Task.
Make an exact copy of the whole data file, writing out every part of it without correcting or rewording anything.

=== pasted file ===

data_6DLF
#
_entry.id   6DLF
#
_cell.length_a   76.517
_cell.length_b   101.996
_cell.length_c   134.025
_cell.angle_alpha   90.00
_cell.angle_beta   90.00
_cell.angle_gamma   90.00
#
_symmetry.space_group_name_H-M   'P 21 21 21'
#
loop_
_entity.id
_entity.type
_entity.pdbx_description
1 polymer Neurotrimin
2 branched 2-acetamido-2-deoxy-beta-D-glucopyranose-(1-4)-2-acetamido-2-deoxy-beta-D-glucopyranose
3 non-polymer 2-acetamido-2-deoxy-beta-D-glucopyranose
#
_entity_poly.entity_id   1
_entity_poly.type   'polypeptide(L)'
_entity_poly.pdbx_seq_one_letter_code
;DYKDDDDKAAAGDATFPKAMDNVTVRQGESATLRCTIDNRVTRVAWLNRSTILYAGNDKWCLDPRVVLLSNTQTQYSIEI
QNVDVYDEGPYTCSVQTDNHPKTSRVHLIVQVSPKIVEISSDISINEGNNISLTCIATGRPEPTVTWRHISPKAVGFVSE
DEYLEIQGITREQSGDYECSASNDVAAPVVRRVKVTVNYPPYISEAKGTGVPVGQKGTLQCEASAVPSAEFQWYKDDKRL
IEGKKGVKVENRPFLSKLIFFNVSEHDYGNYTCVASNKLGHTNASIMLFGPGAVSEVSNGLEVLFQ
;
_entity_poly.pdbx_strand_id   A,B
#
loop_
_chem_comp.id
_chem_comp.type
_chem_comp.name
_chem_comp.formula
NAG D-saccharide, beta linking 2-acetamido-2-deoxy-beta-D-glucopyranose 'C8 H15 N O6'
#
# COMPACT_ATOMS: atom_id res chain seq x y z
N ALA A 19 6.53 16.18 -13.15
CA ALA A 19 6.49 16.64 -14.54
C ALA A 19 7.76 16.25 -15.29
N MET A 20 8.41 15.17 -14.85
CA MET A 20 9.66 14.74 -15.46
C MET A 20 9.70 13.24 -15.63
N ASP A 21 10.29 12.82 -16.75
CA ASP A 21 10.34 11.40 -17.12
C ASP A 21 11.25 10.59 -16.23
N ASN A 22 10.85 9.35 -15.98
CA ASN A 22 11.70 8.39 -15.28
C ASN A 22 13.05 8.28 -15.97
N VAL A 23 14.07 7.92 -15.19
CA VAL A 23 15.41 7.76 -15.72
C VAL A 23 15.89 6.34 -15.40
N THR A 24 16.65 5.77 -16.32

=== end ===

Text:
data_6DLF
#
_entry.id   6DLF
#
_cell.length_a   76.517
_cell.length_b   101.996
_cell.length_c   134.025
_cell.angle_alpha   90.00
_cell.angle_beta   90.00
_cell.angle_gamma   90.00
#
_symmetry.space_group_name_H-M   'P 21 21 21'
#
loop_
_entity.id
_entity.type
_entity.pdbx_description
1 polymer Neurotrimin
2 branched 2-acetamido-2-deoxy-beta-D-glucopyranose-(1-4)-2-acetamido-2-deoxy-beta-D-glucopyranose
3 non-polymer 2-acetamido-2-deoxy-beta-D-glucopyranose
#
_entity_poly.entity_id   1
_entity_poly.type   'polypeptide(L)'
_entity_poly.pdbx_seq_one_letter_code
;DYKDDDDKAAAGDATFPKAMDNVTVRQGESATLRCTIDNRVTRVAWLNRSTILYAGNDKWCLDPRVVLLSNTQTQYSIEI
QNVDVYDEGPYTCSVQTDNHPKTSRVHLIVQVSPKIVEISSDISINEGNNISLTCIATGRPEPTVTWRHISPKAVGFVSE
DEYLEIQGITREQSGDYECSASNDVAAPVVRRVKVTVNYPPYISEAKGTGVPVGQKGTLQCEASAVPSAEFQWYKDDKRL
IEGKKGVKVENRPFLSKLIFFNVSEHDYGNYTCVASNKLGHTNASIMLFGPGAVSEVSNGLEVLFQ
;
_entity_poly.pdbx_strand_id   A,B
#
loop_
_chem_comp.id
_chem_comp.type
_chem_comp.name
_chem_comp.formula
NAG D-saccharide, beta linking 2-acetamido-2-deoxy-beta-D-glucopyranose 'C8 H15 N O6'
#
# COMPACT_ATOMS: atom_id res chain seq x y z
N ALA A 19 6.53 16.18 -13.15
CA ALA A 19 6.49 16.64 -14.54
C ALA A 19 7.76 16.25 -15.29
N MET A 20 8.41 15.17 -14.85
CA MET A 20 9.66 14.74 -15.46
C MET A 20 9.70 13.24 -15.63
N ASP A 21 10.29 12.82 -16.75
CA ASP A 21 10.34 11.40 -17.12
C ASP A 21 11.25 10.59 -16.23
N ASN A 22 10.85 9.35 -15.98
CA ASN A 22 11.70 8.39 -15.28
C ASN A 22 13.05 8.28 -15.97
N VAL A 23 14.07 7.92 -15.19
CA VAL A 23 15.41 7.76 -15.72
C VAL A 23 15.89 6.34 -15.40
N THR A 24 16.65 5.77 -16.32